The mechanical recycling steps usually consist of collection, sorting, washing, drying, grinding and finally compounding and pelletising. These steps are dependent on the waste composition. They may follow a different order or might occur multiple times to ensure appropriate processing.
All end-of-life thermoplastics can be mechanically recycled with limited quality impairment, depending on the applied strategy. In order to be recycled, plastics have to be sorted according to their material type. The initial sorting of plastics can be manual, which is associated with extensive labour, or automated. Sorting techniques include,
- Float-Sink Sorting (based on density)
- Froth–Flotation Sorting
- Near-Infrared Sorting
- X-Ray Fluorescence
- Laser-Aided Identification
- Marker Systems
The aforementioned techniques can be used in series or individually to achieve the desired separation and purity and their implementation depends on waste stream and available capital investment. During the mechanical recycling process, the material is manipulated and transformation steps include shredding, grinding, sieving, separation by density or other more complex sorting processes.
Mechanical recycling is the most widely employed recycling process to treat primary (industrial) and secondary (post customer) plastic waste in Europe. The method is established for the recovery of materials including polyethylene (PE), polypropylene (pp) and polyethylene terephthalate (PET).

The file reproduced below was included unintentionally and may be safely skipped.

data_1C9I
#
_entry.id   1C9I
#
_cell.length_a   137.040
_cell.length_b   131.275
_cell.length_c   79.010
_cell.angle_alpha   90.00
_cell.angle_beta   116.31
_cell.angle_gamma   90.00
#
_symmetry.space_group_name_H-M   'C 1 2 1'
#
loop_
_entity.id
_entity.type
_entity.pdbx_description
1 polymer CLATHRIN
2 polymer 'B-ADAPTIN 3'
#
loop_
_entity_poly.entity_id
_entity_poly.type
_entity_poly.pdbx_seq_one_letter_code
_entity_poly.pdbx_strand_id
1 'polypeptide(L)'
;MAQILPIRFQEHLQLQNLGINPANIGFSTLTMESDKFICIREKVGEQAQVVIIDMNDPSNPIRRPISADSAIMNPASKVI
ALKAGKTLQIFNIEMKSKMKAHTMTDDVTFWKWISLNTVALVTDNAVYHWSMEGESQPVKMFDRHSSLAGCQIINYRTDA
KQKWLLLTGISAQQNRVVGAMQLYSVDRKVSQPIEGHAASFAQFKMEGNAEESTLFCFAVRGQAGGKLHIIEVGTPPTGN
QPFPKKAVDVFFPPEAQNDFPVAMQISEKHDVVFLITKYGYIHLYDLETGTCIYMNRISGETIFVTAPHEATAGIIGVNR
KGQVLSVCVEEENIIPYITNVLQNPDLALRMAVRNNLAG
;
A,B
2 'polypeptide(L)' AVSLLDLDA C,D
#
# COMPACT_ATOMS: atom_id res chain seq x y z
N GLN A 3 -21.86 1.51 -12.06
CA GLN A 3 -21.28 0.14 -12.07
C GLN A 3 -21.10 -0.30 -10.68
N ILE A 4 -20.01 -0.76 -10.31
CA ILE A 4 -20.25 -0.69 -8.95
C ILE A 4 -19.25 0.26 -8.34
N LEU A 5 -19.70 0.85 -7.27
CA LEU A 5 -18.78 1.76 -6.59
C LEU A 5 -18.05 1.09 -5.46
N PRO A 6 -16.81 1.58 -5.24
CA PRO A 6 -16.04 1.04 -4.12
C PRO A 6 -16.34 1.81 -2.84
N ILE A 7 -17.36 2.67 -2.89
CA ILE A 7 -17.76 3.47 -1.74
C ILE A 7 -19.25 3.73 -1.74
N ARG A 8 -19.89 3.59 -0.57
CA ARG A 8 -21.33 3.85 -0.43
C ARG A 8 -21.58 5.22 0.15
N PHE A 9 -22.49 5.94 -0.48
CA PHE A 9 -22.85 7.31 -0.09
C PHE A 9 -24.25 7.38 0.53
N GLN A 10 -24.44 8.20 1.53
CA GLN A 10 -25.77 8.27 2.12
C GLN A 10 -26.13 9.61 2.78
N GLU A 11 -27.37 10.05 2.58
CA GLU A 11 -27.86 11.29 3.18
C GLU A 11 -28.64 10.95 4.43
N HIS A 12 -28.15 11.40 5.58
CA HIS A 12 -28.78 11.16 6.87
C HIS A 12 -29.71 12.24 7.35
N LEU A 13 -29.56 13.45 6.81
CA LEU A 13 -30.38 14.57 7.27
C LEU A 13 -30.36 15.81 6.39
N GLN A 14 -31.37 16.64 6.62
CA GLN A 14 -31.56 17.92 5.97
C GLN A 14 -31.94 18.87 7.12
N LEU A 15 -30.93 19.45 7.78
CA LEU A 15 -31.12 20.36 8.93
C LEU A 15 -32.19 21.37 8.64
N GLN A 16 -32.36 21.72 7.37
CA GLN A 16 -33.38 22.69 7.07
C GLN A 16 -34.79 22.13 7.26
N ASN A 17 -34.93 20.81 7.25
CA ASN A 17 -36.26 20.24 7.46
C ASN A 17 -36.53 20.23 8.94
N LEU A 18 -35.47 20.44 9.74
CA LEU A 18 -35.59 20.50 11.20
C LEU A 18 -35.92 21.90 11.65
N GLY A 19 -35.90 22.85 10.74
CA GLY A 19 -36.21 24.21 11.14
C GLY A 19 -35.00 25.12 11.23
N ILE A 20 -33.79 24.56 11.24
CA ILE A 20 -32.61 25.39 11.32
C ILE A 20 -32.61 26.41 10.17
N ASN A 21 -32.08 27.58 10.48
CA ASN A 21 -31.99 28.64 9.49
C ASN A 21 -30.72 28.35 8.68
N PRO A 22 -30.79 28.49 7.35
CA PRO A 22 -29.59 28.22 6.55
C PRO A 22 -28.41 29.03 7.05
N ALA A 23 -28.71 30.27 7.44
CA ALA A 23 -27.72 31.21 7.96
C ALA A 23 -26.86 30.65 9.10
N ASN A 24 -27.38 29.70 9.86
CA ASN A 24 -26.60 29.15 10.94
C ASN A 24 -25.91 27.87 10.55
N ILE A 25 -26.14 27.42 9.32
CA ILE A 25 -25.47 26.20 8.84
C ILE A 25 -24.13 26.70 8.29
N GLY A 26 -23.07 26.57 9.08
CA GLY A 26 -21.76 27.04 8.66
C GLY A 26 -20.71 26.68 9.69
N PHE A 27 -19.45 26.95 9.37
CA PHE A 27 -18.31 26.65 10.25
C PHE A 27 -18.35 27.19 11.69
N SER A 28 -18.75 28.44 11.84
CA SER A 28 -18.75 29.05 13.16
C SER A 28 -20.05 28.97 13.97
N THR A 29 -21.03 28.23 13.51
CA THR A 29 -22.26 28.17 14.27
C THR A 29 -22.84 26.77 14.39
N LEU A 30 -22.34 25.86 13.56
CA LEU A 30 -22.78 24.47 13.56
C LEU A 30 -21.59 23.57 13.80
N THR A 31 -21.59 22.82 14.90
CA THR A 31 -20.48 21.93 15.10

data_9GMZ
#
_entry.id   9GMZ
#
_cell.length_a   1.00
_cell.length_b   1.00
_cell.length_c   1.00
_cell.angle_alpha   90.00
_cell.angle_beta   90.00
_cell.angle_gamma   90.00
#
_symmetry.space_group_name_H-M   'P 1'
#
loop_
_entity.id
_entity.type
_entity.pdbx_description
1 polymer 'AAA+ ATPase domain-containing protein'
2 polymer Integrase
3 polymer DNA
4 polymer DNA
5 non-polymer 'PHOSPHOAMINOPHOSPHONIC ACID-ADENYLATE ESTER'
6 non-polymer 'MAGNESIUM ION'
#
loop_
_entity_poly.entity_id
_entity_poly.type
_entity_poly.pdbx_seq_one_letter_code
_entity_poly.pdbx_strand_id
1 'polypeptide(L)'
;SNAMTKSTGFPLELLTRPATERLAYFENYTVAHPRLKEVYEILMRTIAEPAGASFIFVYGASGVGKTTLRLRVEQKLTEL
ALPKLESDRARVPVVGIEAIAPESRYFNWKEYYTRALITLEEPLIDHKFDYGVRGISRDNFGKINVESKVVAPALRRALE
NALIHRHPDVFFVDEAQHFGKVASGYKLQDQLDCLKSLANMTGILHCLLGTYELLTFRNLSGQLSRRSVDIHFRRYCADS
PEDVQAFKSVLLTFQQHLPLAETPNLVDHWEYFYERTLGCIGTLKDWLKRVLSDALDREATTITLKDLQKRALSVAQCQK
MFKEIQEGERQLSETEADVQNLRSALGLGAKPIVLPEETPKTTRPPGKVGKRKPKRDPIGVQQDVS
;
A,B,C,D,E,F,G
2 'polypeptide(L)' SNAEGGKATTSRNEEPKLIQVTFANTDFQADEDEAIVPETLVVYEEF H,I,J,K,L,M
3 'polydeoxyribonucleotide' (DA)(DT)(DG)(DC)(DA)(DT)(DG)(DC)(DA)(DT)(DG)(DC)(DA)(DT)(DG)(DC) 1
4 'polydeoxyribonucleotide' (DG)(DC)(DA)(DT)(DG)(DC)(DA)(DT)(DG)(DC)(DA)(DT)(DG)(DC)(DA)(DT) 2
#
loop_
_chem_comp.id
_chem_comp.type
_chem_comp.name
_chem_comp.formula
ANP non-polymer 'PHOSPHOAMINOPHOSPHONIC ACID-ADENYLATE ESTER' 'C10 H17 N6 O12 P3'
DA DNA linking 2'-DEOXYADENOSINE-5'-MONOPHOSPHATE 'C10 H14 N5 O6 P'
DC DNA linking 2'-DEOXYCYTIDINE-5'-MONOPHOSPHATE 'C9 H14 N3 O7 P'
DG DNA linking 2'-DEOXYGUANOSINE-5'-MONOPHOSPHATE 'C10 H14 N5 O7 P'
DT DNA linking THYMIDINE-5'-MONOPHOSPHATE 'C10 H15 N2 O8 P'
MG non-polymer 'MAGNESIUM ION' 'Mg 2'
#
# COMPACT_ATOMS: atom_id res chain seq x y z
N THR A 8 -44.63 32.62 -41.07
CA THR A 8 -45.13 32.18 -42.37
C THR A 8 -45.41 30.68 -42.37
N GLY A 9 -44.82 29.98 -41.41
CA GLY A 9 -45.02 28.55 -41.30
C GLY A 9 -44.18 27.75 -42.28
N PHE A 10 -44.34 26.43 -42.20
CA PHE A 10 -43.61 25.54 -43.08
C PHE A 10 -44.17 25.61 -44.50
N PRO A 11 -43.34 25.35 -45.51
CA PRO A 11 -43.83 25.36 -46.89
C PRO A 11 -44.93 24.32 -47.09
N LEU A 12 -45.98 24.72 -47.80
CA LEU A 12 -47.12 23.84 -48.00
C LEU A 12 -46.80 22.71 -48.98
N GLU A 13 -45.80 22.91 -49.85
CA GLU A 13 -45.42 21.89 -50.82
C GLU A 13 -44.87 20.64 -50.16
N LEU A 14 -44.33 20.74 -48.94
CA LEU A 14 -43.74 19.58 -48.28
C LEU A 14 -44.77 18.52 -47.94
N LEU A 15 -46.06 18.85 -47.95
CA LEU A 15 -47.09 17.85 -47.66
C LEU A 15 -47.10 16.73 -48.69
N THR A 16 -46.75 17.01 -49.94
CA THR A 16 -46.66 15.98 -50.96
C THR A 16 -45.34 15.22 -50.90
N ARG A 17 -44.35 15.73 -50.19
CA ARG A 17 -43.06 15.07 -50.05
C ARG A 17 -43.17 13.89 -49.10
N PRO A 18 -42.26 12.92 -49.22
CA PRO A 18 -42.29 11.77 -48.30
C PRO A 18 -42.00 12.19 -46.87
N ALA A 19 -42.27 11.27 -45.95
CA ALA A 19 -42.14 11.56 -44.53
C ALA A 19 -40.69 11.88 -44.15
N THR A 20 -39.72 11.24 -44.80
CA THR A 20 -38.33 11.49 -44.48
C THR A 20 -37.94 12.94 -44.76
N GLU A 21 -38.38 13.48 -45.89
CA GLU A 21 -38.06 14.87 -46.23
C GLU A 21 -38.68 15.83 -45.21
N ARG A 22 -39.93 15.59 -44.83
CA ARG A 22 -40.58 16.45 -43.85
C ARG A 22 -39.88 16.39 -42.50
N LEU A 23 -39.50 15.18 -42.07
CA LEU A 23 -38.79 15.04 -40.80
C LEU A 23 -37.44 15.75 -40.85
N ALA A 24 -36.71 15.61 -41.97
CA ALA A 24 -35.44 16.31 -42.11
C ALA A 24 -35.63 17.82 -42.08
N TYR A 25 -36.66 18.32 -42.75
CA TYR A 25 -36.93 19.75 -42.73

The quality of the reclaimed materials is dependent on the quality of the plastic waste stream. Plastics undergo physical and chemical changes during their service life as well as during processing and recycling steps. Polymers suffer from oxidative reactions and these oxidative processes enhance the thermal and photo-degradation of the recyclate. Formation of the oxidative moieties further consumes the significant part of the polymer stabilisers, which results in the decrease of the long-term stability as well as mechanical properties. Determination of the degradation degree of the waste plastic is important as it has an effect on the mechanical properties, stability and future performance of the recycled products (Vilaplana and Karlsson, 2008).
In terms of the waste stream composition, the plastic stream that provides the clean, single type thermoplastic is the best for mechanical recycling. The contaminated mixed plastic waste streams that are hard to sort and separate present a challenge as they require additional washing and sorting steps to remove impurities and contaminants.
Mechanical recycling is generally the most cost effective approach, however with limitations. The profitability and economic viability depends on the material that is being recycled and the degree of contamination of the waste stream. Other factors that affect overall costs and should be taken into account include collection fees, transportation fees, efficiency of the process, type of material, etc. Although cost effective, if not combined with additional techniques, there are limitations on the quality of the material obtained. In this respect, cost efficiency is strongly associated with the purity and material type.